And it was all for a guy.

I have never told this story. Even my critique partner, who’s known me for over ten years hadn’t heard this one.

But, because I was asked, I talked about it in more detail for my publisher: It all began with a deep love of music (And a crush on a guy…)

Only twice in my life have I made impulsive decisions for a guy. The other one, I’m still married to.

You can also sign up to a copy of STARS.

Where NaNo goes horribly wrong…

Okay, here’s the thing: I like NaNo. I think anything that encourages a writer, regardless of age or experience, to sit their asses down and put words on a page is a good thing, whether or not they “win” by hitting that mystical 50K word mark. I like the camaraderie, whether of the online or in-person variety. I like seeing people feeling as if they’ve accomplished something.

I’ve done NaNo in some form or another for the last six years. Some years it’s been official, as in, I’ve been registered and have the word counter, other years it’s been a more informal thing. STARS, as a matter of fact, is a NaNo book in a manner of speaking, from the standpoint that I did its first revision during NaNo three years ago. Considering I revised a 73K word MS and added more than 20K words during that month I think qualifies me as having “won” that year, even though I never formally signed up.

But there is one aspect of NaNo that troubles me immensely and where I think it goes horribly awry. Where people don’t get what it means to be a writer.

The forums.

Mind you, I don’t have anything against the forums. See above re: camaraderie. Where they go wrong, however, is in providing a ripe environment for a certain kind of pretentious bullshit that makes me absolutely twitchy.**

It’s the kind of entitled pretentiousness unique to far too many unpubbed authors whereupon they think starting a thread like “Books that bring [insert genre] down” is a good idea. Where they think commenting that “Oh, Book X, definitely brings the genre down because it sucks” qualifies as a good idea. And they’ll defend their right to do so, because that’s what literary criticism is All About.

Um, no.

Which is not to say any individual, unpubbed or not, isn’t entitled to an opinion. For heaven’s sake, of course they are. However, criticism means not only that you have your opinion, but you’re able to defend it in a cogent manner. That you’re able to debate its merits without being reduced to childish, simplistic rhetoric. It’s being able to say, “This book didn’t work for me and this is why,” and be able to acknowledge that someone else might have a *gasp* differing opinion and that *gasp again* it might have just as much merit as yours.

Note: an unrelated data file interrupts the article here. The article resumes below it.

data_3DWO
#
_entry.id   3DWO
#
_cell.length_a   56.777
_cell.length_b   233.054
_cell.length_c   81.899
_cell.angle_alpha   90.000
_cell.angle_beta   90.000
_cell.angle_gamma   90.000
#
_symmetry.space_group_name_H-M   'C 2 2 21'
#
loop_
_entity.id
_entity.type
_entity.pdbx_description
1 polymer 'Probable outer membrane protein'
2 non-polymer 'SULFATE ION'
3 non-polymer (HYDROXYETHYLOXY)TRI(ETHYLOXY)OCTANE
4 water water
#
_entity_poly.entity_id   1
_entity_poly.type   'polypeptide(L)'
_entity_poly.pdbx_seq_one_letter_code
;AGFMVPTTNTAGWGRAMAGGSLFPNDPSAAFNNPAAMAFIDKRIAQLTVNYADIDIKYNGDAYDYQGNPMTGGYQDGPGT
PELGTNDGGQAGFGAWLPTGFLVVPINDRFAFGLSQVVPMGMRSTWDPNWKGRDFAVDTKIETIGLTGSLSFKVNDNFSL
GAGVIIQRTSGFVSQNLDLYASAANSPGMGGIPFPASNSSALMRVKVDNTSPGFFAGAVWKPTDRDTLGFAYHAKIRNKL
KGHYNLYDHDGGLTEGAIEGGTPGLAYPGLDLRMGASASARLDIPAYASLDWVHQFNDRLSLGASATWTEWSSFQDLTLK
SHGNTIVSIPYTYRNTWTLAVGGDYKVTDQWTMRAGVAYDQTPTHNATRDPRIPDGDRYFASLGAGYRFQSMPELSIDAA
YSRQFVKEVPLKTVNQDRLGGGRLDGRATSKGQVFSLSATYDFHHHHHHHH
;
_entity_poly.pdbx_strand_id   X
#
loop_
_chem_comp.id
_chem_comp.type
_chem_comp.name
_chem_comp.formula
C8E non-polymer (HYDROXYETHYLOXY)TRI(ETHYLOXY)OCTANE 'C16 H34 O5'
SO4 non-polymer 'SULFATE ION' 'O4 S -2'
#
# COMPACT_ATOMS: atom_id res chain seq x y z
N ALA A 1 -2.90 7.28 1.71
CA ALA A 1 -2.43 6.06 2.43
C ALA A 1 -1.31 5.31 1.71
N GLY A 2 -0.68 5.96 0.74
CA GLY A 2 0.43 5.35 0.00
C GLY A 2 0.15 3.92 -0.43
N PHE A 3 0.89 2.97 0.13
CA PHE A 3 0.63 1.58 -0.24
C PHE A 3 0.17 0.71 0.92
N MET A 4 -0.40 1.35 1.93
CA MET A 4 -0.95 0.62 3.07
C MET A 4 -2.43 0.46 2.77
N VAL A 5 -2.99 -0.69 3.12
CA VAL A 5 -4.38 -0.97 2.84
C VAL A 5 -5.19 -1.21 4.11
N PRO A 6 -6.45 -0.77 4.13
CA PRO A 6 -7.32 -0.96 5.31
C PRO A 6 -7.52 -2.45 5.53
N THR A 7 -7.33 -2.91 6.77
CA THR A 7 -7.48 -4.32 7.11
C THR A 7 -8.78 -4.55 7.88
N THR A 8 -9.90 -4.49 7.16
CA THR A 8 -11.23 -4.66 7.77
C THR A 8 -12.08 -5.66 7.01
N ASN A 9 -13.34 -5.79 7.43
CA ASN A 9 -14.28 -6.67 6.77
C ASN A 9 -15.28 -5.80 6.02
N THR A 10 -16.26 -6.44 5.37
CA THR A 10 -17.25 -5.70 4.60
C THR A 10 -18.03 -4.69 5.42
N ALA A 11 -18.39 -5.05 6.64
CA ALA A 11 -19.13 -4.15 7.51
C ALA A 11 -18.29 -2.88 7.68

I know full well that this sort of commentary isn’t exclusive to NaNo, but there’s something about this intense month of noveling—of knowing that there are hundreds of thousands of other individuals with a similar goal and they’re tending to congregate in this one place, that provides an absolute petri dish, where these opinions can fester and proliferate with abandon.

Other misconceptions at which I find myself alternately cringing and ruefully shaking my head:

**All the classics are what was considered the “good” writing of the time period.

Actually, much of what is considered classic in today’s literature classes was actually the popular literature of its time and was derided as the amateurish scribblings of hacks. Shakespeare, Dickens, Twain, the Brontës—they were all hammered by the critics of their day, other writers held up as far more stellar practitioners of craft. The lesson to take from this is you just never know what’s going to wind up standing the test of time so to arrogantly state that something unequivocally brings down a genre is just asking for history to come kick you in the ass. Twice.

There’s also the widely disseminated assertion (uttered with a certain tone I call “know it all-itis”) that publishing is “easier” now.

*pauses to allow all the laughter to subside*

And no, I don’t try to disabuse them of this notion, you know why? Because they don’t want to hear it. Especially not from an already published author. The fact that I’m published just proves their point and I’m probably only saying that publishing is tough and getting tougher by the day because I don’t want the “competition.”

*pauses to allow the laughter to subside*